When we left Texas we went to Boulder, Colo., where we kept a hotel until 1893, after which we travelled through Wyoming, Montana, Idaho, Washington, Oregon, then back to Montana, then to Dakota, arriving in Deadwood October 9, 1895, after an absence of seventeen years.

My arrival in Deadwood after an absence of so many years created quite an excitement among my many friends of the past, to such an extent that a vast number of the citizens who had come to Deadwood during my absence who had heard so much of Calamity Jane and her many adventures in former years were anxious to see me. Among the many whom I met were several gentlemen from eastern cities who advised me to allow myself to be placed before the public in such a manner as to give the people of the eastern cities an opportunity of seeing the Woman Scout who was made so famous through her daring career in the West and Black Hill countries.

 

The following information about Calamity Jane is from a statement concerning her by Buffalo Bill Cody:

“She had friends and very positive opinions of the things that a girl could enjoy, and she soon gained a local reputation for daring horsemanship and skill as a rifle shot. Before she was 20, General Cook appointed her a scout under me. From that time on, her life was pretty lively all the time. She had unlimited nerve and entered into the work with enthusiasm, doing good service on a number of occasions. Though she did not do a man’s share of the heavy work, she has gone in places where old frontiersmen were unwilling to trust themselves, and her courage and good-fellowship made her popular with every man in the command.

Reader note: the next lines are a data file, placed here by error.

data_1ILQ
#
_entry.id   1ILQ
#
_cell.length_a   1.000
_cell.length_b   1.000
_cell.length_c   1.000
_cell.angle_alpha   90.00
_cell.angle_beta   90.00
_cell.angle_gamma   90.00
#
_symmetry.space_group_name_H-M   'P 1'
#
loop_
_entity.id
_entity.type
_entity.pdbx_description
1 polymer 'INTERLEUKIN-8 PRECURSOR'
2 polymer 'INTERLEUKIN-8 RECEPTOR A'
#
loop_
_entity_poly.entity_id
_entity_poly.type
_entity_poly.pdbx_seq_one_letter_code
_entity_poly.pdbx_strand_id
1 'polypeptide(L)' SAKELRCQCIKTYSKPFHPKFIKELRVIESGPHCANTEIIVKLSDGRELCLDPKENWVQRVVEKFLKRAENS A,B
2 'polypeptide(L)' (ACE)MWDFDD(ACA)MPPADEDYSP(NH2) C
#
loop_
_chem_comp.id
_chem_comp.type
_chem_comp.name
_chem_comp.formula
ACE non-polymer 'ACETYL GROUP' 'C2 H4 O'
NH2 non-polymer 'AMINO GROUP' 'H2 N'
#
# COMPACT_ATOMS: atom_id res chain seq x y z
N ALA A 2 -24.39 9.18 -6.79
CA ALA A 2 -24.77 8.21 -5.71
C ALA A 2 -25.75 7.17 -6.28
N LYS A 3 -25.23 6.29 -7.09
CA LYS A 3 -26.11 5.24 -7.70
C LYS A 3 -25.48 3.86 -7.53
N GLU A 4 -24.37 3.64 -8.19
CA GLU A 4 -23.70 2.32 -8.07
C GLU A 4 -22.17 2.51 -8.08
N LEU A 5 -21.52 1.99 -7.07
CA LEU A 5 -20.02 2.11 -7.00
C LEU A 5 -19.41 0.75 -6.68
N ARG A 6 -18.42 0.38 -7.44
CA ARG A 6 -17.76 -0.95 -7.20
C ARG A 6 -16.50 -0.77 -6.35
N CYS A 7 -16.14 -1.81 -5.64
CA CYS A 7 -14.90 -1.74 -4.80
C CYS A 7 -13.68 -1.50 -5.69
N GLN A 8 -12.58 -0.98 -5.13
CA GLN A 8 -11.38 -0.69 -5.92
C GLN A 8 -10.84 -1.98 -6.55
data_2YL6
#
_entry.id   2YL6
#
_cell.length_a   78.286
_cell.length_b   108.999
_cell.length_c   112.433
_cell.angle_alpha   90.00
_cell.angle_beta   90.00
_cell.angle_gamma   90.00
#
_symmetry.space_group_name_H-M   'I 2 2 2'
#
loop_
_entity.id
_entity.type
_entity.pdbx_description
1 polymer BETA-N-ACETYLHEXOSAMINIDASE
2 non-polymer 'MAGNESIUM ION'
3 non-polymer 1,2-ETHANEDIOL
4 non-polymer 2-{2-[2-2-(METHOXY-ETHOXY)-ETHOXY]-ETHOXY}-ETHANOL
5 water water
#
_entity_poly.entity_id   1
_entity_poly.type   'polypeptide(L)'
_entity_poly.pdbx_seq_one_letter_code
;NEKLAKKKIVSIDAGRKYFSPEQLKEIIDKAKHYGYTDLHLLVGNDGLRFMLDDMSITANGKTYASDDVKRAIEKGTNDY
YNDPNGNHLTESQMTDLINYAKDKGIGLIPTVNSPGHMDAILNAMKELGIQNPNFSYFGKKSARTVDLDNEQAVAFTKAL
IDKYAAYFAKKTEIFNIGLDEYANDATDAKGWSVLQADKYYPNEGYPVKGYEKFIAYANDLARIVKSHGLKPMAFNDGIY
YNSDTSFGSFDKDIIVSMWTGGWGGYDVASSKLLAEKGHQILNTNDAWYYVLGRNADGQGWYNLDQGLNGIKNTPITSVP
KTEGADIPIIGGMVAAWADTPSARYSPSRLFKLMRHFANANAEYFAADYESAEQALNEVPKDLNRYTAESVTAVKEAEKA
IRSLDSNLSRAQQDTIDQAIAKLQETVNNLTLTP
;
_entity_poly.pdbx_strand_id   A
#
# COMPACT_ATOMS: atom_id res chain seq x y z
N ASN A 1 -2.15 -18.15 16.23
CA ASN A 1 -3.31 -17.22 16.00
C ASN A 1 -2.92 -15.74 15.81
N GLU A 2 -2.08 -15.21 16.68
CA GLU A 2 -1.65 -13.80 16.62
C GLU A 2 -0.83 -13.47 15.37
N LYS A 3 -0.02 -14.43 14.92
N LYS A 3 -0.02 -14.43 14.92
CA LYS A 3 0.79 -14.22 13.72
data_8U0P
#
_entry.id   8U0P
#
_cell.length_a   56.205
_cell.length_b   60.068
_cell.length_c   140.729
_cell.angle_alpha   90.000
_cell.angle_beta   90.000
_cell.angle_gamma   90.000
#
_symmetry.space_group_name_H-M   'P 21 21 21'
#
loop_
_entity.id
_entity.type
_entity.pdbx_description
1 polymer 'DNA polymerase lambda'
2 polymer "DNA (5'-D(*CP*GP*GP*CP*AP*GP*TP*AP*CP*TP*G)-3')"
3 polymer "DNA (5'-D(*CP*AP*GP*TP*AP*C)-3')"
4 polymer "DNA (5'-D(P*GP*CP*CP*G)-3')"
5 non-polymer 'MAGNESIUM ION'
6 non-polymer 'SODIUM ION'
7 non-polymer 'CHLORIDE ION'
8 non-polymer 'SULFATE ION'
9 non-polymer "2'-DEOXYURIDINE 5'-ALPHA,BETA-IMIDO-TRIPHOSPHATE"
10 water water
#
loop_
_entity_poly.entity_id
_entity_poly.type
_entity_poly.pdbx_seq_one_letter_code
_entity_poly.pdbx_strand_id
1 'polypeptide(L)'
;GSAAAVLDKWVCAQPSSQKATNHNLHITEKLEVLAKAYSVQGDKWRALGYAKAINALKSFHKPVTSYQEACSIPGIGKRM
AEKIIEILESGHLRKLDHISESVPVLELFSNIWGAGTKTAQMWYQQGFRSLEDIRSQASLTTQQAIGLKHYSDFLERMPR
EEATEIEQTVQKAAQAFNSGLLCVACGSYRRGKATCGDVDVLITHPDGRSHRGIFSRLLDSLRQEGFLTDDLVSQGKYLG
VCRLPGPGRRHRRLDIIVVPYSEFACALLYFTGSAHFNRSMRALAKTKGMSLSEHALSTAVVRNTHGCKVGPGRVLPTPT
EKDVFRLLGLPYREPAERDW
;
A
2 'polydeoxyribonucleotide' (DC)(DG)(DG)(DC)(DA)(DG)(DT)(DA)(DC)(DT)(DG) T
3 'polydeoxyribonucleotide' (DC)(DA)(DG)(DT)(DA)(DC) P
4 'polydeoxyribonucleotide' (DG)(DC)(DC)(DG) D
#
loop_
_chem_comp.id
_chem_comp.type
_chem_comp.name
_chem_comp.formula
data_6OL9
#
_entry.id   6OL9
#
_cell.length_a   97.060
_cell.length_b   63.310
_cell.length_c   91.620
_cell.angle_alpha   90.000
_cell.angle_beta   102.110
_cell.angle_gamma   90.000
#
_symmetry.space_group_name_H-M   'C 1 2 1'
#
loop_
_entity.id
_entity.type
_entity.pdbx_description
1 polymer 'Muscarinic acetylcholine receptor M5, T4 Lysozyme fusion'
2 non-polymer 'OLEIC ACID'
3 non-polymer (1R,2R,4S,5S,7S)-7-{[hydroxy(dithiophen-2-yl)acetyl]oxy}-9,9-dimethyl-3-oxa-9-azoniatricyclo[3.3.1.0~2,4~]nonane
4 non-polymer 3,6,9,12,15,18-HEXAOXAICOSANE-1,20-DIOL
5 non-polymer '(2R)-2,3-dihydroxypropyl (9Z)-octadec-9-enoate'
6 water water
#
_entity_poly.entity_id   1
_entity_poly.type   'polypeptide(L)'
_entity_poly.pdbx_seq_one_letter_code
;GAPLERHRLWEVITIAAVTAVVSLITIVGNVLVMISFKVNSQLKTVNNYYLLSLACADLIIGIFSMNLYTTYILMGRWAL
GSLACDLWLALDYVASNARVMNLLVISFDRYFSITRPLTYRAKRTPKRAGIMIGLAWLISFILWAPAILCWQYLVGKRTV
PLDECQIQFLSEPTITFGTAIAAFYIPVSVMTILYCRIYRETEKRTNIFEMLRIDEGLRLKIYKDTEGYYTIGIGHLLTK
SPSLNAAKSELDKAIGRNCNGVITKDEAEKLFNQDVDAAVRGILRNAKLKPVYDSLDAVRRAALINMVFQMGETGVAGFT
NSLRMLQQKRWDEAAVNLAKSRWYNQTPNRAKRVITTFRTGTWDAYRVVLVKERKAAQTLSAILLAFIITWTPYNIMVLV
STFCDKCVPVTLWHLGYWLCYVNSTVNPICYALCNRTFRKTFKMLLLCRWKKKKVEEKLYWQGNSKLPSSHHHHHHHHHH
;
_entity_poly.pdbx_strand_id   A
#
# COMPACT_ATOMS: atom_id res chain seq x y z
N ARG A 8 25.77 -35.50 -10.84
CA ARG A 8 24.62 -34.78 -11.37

Her old nickname was received in 1872 in a peculiar way. She was at that time at Goose Creek Camp, Wyoming, where Captain Egan and a small body of men were stationed. Captain Egan was wounded and had fallen off his horse. In the midst of the Indian fighting, it is said, the woman rode into the very center of the trouble, dismounted, lifted the captain in front of her on her saddle, and dashed out. They got through untouched, but every other man in the gallant company was slaughtered. When he recovered, Captain Egan laughingly spoke of Miss Canary as ‘Calamity Jane,’ and the name has clung to her ever since; so that while thousands have heard of her, very few have ever heard her real name. It was from her that Bret Harte took his famous character of Cherokee Sal in “The Luck of Roaring Camp.”

 

Sources:
“Calamity’s in Town,” The Livingston Enterprise, 1903 The Autobiography of Calamity Jane, Published: 1896 – Billings, MT Life and Adventures of Calamity Jane, University of Virginia Library Adams Museum, Deadwood, SD
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